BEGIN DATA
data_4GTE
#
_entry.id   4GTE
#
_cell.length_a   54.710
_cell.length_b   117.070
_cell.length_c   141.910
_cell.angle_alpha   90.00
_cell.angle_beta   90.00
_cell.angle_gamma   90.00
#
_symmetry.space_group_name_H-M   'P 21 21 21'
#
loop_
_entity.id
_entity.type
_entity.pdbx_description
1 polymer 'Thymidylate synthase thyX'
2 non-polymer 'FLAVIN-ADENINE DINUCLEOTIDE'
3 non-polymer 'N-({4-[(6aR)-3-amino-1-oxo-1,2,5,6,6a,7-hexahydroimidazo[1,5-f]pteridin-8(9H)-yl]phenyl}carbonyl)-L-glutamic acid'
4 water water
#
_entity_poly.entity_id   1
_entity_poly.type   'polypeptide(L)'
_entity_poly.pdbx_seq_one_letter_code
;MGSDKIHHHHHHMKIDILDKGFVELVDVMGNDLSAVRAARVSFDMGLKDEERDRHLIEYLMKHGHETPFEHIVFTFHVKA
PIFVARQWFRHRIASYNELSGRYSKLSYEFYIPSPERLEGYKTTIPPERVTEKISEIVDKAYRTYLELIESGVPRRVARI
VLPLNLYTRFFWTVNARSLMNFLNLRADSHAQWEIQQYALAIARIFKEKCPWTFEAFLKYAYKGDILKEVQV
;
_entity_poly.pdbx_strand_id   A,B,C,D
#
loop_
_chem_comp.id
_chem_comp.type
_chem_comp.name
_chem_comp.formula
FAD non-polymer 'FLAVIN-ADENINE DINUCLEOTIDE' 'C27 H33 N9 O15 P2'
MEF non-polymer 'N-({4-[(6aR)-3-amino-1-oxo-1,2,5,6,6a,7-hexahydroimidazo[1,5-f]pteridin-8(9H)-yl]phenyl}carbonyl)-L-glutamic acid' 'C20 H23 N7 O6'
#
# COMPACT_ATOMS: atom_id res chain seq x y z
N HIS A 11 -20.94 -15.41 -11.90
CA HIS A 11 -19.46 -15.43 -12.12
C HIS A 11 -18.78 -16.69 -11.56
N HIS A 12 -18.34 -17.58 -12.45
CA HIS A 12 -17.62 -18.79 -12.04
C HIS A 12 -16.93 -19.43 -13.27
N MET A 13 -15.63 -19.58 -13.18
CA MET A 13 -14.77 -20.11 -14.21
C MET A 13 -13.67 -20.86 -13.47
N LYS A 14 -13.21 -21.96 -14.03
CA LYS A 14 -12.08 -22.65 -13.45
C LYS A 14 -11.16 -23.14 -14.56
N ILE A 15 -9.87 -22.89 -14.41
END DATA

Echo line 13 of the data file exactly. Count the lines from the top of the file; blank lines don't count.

#